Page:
It is over time that aggressiveness is built in a child and it is not the whole audience that is affected from it. Some media researchers emphasized that those mostly affected are children of poor academic achievements and children with poor social skills, who spend most of their time watching television (Gunter & McAleer, 1997). Also, in role play in games between them it is likely to copy violent TV characters and put themselves in fake confrontations and fights. In addition to turn their imaginative world and play into a more realistic situation with aggressiveness and violent that can result to harming their friends (Singer & Singer, 1981).

Dorr et al (1980) conducted an investigation about children's aggressiveness after watching an episode of the popular, then, series: Mighty Morphin Power Rangers. They were considered about the change in playing styles and expecting more violent behaviour from the children after the viewing. Same as Bandura's experiment, the children were separated in a group that would watch the episode and a control group that would not. As expected, the children of the first group proved to be seven times even more violent than the children of the control group, the conclusion was produced out of the amount of their aggressive martial arts copying from the series.

Imitation in criminology usually leads us to Copycat killers. Those who just admired the work of previous murderers and had the ambition to be like them someday either in popularity or from the brutality's point of view so they just start killing using the ways and means the previous killer did. These means cannot be copied from anywhere else than the media. News broadcasting gives every detail of the crime and someone can easily copy. They name the weapon; they describe where each stab is located and how the criminal grabbed the victim. Even in rapes they even describe if there was oral and anal sex or what piece of her clothes the rapist torn first. Violence depicted in news and reality shows along with programs like Criminal Minds or Prison Break, seem to be an inspiration for curious people looking for the perfect crime or aroused by the challenge of not getting caught.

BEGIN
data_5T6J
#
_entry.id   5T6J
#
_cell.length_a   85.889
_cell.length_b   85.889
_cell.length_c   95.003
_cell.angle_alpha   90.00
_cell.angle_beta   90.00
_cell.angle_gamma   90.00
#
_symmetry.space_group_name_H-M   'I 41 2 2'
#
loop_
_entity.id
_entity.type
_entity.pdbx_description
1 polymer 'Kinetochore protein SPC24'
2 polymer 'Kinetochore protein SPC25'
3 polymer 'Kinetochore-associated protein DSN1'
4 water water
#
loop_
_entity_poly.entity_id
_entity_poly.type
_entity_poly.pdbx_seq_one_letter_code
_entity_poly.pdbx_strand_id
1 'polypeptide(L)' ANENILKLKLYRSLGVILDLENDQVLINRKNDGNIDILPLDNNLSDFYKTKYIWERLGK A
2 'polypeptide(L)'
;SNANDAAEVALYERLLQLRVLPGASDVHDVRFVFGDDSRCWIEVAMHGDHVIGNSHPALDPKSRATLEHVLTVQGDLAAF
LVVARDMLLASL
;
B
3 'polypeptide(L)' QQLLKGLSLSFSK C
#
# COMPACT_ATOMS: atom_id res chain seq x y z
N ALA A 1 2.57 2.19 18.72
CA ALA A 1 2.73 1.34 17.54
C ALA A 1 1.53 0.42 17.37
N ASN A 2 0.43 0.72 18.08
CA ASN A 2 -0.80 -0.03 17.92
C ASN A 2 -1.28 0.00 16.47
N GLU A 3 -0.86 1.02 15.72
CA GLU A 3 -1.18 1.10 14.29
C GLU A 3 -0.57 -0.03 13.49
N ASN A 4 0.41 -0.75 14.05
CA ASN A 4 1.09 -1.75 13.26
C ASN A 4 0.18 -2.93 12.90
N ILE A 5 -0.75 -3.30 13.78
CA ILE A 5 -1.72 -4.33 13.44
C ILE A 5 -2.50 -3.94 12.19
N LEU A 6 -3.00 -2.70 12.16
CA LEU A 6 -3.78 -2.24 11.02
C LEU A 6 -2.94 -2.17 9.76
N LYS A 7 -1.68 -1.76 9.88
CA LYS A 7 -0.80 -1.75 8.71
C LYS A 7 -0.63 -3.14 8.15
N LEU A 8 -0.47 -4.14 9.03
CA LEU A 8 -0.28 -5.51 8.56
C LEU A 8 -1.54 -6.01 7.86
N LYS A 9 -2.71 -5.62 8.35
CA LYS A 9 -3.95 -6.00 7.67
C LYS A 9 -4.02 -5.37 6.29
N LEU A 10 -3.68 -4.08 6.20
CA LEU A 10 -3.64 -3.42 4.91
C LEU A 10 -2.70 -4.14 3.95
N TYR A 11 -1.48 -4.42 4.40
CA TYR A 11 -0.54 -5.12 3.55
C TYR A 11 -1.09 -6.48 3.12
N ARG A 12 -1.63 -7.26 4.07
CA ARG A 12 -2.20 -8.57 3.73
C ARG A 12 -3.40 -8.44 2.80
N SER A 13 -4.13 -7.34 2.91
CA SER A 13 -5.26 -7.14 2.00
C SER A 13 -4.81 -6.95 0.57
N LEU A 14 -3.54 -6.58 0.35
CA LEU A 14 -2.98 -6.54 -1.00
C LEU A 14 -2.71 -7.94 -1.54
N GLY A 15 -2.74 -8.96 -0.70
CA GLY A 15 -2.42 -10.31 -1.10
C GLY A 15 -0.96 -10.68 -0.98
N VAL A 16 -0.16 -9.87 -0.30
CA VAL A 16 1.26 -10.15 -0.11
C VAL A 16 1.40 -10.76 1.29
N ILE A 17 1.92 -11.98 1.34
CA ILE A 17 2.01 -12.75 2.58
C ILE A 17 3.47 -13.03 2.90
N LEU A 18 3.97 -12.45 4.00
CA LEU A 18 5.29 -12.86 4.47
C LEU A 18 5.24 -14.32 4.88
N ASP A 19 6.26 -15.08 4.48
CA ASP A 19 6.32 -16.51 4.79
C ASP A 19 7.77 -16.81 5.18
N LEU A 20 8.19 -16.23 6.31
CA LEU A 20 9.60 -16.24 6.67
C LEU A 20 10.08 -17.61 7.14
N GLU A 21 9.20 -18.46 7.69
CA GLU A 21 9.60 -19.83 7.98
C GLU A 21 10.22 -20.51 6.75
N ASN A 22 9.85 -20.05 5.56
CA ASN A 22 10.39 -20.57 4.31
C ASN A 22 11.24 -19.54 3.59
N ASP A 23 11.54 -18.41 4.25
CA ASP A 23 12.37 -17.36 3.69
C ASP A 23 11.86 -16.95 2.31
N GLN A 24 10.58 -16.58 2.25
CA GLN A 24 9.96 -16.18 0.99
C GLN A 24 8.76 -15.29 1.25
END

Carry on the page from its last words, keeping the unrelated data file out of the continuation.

Conclusion

As discussed above, it is difficult to confirm whether TV and films can affect violent behaviour since people have their own identity, though most times parents think of their children as saints and would therefore never expect that what they see in news might happen in their own residence.

Children are vulnerable and through their development they are like learning machines that copy behaviour and gather experience so they have the foundations to build their own personality and lifestyle. However, with the popularity of the TV, the amount of hours spent in front of it from the viewer and the variety of characters and individual types presented, it would be difficult from a vulnerable individual not to get attached or not to copy even a small bit of the projection.

Above, a couple of studies of children's imitation were strongly supported but they both had to do with young children. In adultery mostly drug cultures are copied from movies as well as murders and the other more extreme types of crime. This is still objective. If someone is poor and desperate can be led to burglary or mugging. They all have to do with one's personality which in this case protects the individual by being the balancer between right and wrong.

It is not only television that can influence behaviours but in the end of the day it is the only one that does because of the public considering it as harmless and fun. It can be harmless only if the individual is sane and has a normal perception of the limits that are set by society and shall not be passed for the well-being of the individual and the other members of the society.